Contact dermatitis is a common inflammatory reaction that occurs when the skin comes in contact with an
irritant (or allergen). Any substance can act as an irritant if the concentration, duration, and frequency of
exposure are sufficient. Irritants can include soaps, detergents, deodorants, perfumes, cosmetics,
metals, leather, wool, new clothing (due to chemicals from the manufacturing process), medications, and
poison ivy or oak (due to resin from the leaves). Reactions can vary in the same person over time.
Certain agents commonly affect certain skin areas:
Face and neck: Soaps, mouthwashes, insect sprays, perfumes or hair sprays (neck), cosmetics, eye
make-up (eyelids), lipstick or toothpaste (on or around the lips), hatbands (forehead), and nickel metal
Hands and forearms: Soaps, hand lotions, wrist bands, metal backs of watches, industrial chemicals,
poison ivy, and many other agents. Irritation from soap may begin under rings.
Underarm: Deodorant, dress shields, and dry cleaning solutions.
Trunk: Clothing (particularly if new and not previously laundered) and rubber or metal attached to clothing
(belt buckles).
Genital area: Douches, dusting powder, contraceptives (spermicidal gels/creams/foams, rubber from
condoms, diaphragms, cervical caps), colored toilet paper, medicated ointments, fabric softeners, and
perfumed panty liners.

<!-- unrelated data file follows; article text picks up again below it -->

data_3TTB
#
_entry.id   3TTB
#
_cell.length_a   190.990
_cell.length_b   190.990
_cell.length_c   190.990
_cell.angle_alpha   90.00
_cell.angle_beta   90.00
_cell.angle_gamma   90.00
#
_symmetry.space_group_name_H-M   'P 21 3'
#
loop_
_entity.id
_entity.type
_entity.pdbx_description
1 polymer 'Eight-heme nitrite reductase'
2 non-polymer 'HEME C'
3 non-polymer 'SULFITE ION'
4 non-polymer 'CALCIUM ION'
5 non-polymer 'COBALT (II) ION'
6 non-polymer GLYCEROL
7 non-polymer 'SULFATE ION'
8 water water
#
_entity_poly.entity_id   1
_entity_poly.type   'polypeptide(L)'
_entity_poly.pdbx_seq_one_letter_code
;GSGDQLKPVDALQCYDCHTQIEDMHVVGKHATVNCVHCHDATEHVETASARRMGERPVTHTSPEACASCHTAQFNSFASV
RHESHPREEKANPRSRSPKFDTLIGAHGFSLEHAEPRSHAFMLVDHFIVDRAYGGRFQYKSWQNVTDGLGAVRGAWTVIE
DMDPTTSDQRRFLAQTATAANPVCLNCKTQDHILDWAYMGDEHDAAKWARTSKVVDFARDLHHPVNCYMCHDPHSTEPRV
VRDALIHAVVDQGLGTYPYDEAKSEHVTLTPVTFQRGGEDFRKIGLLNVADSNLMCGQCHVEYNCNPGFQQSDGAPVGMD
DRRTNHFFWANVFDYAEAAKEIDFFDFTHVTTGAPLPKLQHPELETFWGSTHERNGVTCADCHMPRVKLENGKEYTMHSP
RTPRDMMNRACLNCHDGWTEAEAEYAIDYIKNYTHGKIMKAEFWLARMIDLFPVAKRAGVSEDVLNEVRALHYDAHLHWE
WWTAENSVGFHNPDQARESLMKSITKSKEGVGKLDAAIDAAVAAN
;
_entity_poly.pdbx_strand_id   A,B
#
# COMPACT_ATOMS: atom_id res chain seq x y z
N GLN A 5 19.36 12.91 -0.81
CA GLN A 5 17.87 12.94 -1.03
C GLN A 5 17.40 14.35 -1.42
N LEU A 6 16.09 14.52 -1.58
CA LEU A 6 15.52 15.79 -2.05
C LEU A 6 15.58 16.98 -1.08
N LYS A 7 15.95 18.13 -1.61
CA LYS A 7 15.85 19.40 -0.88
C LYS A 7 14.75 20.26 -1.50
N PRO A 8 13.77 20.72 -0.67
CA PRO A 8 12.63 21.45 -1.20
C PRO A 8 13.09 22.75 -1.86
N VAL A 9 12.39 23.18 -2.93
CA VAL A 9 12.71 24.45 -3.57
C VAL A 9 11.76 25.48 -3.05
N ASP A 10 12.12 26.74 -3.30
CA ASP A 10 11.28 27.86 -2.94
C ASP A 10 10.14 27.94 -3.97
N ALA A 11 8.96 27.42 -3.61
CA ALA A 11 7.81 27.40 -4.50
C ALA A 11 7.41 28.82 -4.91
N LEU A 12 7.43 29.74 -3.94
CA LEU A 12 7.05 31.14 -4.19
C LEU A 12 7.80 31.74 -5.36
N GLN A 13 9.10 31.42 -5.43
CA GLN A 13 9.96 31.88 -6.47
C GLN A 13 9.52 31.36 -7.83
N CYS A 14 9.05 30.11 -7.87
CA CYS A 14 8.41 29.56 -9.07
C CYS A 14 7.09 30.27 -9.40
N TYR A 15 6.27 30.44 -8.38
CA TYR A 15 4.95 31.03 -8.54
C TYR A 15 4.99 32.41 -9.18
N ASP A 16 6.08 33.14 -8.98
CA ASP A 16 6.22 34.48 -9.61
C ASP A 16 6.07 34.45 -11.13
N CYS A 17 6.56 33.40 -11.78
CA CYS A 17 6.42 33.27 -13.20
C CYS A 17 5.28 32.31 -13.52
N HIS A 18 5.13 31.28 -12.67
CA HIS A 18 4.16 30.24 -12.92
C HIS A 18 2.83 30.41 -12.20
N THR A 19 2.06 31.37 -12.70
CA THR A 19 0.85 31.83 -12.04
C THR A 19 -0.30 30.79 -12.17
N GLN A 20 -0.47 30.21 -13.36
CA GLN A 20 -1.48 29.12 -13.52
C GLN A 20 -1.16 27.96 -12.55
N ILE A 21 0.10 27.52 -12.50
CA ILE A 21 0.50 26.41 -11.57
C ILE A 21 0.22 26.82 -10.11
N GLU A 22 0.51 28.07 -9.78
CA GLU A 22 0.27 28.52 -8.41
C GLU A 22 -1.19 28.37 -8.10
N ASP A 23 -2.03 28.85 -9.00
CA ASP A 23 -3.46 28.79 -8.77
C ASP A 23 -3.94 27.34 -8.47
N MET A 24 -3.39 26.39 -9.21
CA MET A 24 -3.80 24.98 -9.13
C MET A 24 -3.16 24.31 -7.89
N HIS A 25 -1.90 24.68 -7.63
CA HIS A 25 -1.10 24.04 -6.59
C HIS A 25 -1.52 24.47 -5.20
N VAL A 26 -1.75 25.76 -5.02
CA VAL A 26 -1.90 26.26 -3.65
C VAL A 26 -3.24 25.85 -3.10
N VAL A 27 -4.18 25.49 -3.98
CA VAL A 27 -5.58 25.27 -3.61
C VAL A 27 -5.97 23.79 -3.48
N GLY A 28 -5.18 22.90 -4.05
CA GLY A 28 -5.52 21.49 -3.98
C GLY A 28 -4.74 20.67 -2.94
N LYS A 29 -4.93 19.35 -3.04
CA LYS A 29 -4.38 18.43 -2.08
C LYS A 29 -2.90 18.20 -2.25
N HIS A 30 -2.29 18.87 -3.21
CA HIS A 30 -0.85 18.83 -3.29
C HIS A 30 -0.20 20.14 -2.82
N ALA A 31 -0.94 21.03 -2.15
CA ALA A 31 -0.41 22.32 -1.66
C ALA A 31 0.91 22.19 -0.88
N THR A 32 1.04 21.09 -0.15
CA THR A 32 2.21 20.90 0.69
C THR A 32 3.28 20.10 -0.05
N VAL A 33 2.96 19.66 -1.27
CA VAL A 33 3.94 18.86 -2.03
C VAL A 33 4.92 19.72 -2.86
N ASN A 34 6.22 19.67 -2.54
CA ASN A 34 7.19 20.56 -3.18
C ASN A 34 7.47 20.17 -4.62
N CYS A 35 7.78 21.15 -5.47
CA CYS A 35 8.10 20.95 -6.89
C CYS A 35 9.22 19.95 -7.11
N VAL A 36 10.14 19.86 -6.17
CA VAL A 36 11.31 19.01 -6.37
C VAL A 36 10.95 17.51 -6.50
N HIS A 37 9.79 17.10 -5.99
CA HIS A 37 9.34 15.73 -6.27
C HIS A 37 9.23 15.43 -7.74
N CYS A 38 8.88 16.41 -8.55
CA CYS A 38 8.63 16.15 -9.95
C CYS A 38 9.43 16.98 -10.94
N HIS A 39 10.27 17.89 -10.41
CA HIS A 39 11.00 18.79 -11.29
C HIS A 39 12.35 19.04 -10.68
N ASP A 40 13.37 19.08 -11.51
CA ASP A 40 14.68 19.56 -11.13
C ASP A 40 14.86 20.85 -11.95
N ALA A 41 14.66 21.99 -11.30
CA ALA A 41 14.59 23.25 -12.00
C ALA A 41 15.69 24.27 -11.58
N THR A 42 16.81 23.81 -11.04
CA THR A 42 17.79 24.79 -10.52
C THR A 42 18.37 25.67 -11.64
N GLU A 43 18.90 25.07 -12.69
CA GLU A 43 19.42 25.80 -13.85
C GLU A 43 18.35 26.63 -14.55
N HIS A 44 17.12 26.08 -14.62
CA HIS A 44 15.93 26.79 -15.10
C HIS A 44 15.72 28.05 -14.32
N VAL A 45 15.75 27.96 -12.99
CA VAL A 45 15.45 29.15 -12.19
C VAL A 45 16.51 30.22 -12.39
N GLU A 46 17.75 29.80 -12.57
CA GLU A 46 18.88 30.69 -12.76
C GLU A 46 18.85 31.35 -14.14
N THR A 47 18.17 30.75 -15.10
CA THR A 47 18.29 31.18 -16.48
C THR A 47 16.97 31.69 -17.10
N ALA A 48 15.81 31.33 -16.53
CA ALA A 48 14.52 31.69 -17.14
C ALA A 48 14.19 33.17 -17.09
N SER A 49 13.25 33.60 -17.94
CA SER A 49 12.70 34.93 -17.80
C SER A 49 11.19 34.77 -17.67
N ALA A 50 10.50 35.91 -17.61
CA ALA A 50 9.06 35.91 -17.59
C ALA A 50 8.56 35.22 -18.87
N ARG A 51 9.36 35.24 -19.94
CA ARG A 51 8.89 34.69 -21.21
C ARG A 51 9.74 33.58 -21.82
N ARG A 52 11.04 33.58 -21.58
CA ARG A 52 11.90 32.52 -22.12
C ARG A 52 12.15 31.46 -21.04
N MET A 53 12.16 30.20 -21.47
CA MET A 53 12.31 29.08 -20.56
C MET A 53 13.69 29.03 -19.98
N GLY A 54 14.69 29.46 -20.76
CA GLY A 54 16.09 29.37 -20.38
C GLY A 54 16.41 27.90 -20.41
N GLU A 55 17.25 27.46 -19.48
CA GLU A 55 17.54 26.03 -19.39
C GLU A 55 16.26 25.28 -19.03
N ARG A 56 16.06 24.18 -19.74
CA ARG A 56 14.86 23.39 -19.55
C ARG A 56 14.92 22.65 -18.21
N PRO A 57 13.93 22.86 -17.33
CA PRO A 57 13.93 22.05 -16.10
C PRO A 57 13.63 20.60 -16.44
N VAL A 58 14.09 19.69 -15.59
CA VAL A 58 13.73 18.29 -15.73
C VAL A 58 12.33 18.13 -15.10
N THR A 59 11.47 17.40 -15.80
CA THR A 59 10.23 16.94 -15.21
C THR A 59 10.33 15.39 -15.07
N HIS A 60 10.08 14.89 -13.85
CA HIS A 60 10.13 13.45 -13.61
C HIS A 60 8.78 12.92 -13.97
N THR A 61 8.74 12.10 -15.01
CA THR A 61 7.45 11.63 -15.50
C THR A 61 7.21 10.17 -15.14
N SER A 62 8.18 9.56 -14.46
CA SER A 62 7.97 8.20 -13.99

Generalized eruption: Airborne chemicals (spray paint, ragweed), medications applied to large areas of
the body, bath powder, and clothing.
Some allergens directly irritate the skin, causing an immediate inflammatory reaction, often like a burn.
Other irritants cause a delayed allergic reaction, with symptoms developing 24-48 hours later.
Sometimes there may be no initial reaction, but regular use (eg, nail polish remover, preservatives in
contact lens solutions, or repeated contact with metals in jewelry or clothing) can eventually cause
sensitivity and reaction to the product.
Symptoms include:
• A rash at the site of exposure:
o May be red, pimple-like, or blistering.
o May be dry, crusting, or weeping.
o May become scaly, raw, or thickened.
o Note: Poison ivy exposure often results in a linear pattern where the skin has come in contact
with branches or leaves.
• Itching, sometimes accompanied by a burning sensation.
• Possible warmth, swelling, or tenderness of the area.
• Avoid the irritant! Wash it off with copious amounts of water if possible.
• Do not scratch! Scratching increases the chance of getting a bacterial infection.
• Sometimes the best treatment is to do nothing to the area.
• Oral antihistamines (eg, Benadryl, Zyrtec, Claritin, Allegra) can decrease the allergic response and
the itching.
• Corticosteroid creams can also be used to decrease the inflammation and itching. They work better if
used before blisters develop. Only a thin layer of the medication is needed to be effective. Excessive
or long-term use can cause thinning and whitening of the skin. Steroid creams should not be used on
the face or neck unless specifically directed by your health care provider.
• Oral corticosteroid medications are occasionally prescribed for more severe or widespread
symptoms. These medications must be taken as directed. They should be taken with food to
decrease the risk of stomach upset.
• An allergic reaction to the oil from the plant (urushiol) usually occurs 12-48 hours after exposure,